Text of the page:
I am a CNRS researcher at the interface of signal processing and complex networks currently with the CICS (Communication and Information in Complex Sytems) team in the GIPSA laboratory, in Grenoble, French Alps.
Internship positions have been fullfilled for the spring/summer 2018.
Current research interests
Determinantal Point Processes for Graph Sampling
efficiently sampling bandlimited signals using repulsive point processes such as Determinantal Point Processes.
In an effort to improve the existing sampling theorems for graph signals, in terms of number of necessary nodes to sample, robustness to noise of the recovery, and/or complexity of the sampling algorithms; we propose to take a close look at determinantal processes. Building upon recent results linking determinantal processes and random rooted spanning forests on graphs, we investigate how particular random walks on graphs may end up revealing optimal sampling sets. Preliminary results using loop-erased random walks may be found here. More to come!
A Fast Graph Fourier Transform
does the Graph Fourier Transform admit a O(NlogN) algorithm like the classical FFT?
The Fast Fourier Transform (FFT) is an algorithm of paramount importance in signal processing as it allows to apply the Fourier transform in O(NlogN)
instead of O(N^2) arithmetic operations. Today, in graph signal processing, there are two computational bottlenecks regarding the graph Fourier transform: first, one needs to diagonalize the Laplacian matrix (or adjacency matrix, depending on what model you prefer) which costs O(N^3) operations; then, given a signal, one needs to multiply the obtained eigenvector matrix with the signal costing another O(N^2) operations.
To circumvent such issues,
we propose a method to obtain approximate
graph Fourier transforms that can be applied rapidly and stored
efficiently. It is based on a greedy approximate diagonalization
of the graph Laplacian matrix, carried out using a modified
version of the famous Jacobi eigenvalues algorithm.
[PDF] [The Faust Toolbox]
Compressive Spectral Clustering
combining graph signal processing
and compressed sensing to accelerate spectral clustering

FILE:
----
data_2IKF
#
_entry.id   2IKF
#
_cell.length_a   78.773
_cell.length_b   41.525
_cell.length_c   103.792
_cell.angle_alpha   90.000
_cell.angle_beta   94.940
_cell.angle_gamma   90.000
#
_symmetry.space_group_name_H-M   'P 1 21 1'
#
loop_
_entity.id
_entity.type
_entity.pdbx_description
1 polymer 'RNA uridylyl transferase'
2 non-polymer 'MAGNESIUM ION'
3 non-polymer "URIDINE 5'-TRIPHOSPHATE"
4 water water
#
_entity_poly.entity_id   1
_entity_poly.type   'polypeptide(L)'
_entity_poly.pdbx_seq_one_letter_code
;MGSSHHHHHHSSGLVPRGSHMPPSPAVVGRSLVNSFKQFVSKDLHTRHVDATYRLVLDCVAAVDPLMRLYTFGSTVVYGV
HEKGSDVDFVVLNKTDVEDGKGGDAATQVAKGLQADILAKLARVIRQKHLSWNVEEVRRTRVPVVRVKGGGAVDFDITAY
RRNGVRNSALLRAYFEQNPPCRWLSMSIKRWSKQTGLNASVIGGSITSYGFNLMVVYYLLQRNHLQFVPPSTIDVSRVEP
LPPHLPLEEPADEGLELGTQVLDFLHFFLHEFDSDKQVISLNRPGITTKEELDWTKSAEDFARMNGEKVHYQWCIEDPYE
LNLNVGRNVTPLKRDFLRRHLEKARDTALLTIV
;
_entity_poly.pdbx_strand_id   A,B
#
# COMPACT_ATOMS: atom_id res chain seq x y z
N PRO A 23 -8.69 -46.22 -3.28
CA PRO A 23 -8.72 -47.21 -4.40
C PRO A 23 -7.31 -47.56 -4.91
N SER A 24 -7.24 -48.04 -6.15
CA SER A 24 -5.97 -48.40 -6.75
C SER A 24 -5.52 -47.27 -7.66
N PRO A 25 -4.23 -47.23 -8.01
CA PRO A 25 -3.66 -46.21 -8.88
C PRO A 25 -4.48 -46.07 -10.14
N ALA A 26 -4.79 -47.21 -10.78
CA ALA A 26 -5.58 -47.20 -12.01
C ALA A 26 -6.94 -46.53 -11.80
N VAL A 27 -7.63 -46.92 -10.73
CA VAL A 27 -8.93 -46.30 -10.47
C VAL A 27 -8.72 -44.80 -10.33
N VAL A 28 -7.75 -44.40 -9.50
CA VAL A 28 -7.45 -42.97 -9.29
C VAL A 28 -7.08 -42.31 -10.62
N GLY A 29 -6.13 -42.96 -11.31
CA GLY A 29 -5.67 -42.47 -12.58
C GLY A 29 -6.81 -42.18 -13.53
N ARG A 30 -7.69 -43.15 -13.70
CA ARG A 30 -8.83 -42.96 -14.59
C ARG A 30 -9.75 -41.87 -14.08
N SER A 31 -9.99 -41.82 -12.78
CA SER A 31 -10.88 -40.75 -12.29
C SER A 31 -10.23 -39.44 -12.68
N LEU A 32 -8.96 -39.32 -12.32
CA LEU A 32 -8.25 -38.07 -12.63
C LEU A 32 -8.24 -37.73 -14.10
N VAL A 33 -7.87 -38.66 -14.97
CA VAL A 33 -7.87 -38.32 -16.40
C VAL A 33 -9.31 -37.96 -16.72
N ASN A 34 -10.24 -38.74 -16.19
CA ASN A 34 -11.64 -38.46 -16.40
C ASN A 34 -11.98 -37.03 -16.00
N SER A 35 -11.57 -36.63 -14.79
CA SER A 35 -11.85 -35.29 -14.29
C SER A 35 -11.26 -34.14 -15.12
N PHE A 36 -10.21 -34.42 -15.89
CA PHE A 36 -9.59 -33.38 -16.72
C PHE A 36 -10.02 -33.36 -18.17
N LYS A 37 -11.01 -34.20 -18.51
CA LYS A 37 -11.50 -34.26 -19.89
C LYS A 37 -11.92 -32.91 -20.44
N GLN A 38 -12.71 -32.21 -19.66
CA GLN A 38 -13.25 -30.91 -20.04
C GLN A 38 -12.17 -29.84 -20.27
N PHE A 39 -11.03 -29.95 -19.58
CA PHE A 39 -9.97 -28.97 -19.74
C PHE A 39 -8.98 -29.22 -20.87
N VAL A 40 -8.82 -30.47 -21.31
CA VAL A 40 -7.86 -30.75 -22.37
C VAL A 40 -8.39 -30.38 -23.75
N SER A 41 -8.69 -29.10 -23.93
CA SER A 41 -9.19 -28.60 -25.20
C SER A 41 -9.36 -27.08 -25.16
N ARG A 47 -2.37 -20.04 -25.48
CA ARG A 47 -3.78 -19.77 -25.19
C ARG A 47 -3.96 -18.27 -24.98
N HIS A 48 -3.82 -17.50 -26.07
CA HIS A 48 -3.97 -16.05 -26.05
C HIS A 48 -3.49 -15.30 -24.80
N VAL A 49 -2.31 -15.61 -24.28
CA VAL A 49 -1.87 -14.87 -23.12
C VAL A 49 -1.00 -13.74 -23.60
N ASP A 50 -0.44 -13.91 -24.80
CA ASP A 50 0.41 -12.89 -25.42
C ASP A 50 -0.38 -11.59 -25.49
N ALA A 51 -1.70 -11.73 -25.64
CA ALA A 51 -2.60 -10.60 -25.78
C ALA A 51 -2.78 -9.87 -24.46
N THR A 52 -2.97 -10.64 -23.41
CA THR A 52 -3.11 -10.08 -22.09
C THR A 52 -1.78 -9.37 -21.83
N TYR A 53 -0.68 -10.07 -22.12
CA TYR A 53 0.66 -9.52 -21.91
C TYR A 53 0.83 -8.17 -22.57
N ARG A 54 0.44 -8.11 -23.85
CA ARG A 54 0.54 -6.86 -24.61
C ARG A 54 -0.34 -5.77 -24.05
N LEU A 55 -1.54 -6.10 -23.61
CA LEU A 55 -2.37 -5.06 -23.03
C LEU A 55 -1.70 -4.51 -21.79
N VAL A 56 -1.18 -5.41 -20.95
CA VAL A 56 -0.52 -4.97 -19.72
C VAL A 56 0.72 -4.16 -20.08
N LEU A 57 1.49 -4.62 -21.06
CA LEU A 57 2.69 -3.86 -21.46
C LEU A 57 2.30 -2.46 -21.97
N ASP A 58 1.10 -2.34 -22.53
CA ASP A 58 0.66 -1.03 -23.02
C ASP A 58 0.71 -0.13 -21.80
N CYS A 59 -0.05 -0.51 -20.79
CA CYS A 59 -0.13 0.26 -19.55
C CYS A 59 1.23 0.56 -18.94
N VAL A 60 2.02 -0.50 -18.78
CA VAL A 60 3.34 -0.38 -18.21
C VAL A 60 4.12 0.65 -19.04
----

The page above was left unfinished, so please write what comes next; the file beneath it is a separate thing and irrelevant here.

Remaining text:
We propose a compressive spectral clustering method that accelerates the
classical spectral clustering algorithm by bypassing the exact partial diagonalisation
of the Laplacian of the similarity graph and the k-means step at high dimension. It can
be summarised as follows:
1) generate a feature vector for each node by filtering
O(log(k)) random Gaussian signals on G;
2) sample O(k log(k)) nodes from the full set of nodes;
3) cluster the reduced set of nodes;
4) interpolate the cluster indicator vectors back to the
We prove that our method, with a gain in
computation time that can reach several orders of
magnitude, is in fact an approximation of spectral
clustering, for which we are able to control
Random sampling of bandlimited signals on graphs
How can one sample a k-bandlimited signal on a graph --i.e. a "smooth" signal whose
k first graph Fourier coefficients are non-null-- while still being able to recover
The goals here are both to reduce as much as possible the number of samples, while
garanteeing robust reconstruction with respect to noise.
We propose a random sampling strategy that meets these goals while sampling only O(klog(k)) nodes.
Past research interests
Subgraph-based Filterbanks for Graph Signals
In order to design a critically-sampled compact-support
biorthogonal transform for graph signals, we propose
a design based on a partition of the graph in connected
subgraphs. Coarsening is achieved by defining one “supernode”
for each subgraph and the edges for this coarsened graph
derives from the connectivity between the subgraphs. Unlike the
“one every two nodes” downsampling on bipartite graphs, this
coarsening operation does not have an exact formulation in the
graph Fourier domain. Instead, we rely on the local Fourier
bases of each subgraph to define filtering operations. Using scalable algorithms to partiton nodes in well connected subgraphs (or communities), our proposition enables filterbank operations (compression, denoising...) in linear time.
Multiscale community mining in networks
Graph wavelets are recently developed tools that generalize the classical concept of wavelet analysis for signals defined on graphs. We take advantage of this precise notion of scale to develop multiscale community mining tools for networks.
Graph Empirical Mode Decomposition
Adaptation of the Empirical Mode Decomposition (EMD)
algorithm for signals defined on graphs.Read more
Bootstrapping in networks
In order to obtain statistics on measured observables in complex networks that are usually measured only once and hardly reproducible, one needs to adapt classical bootstrapping techniques to networks. Read more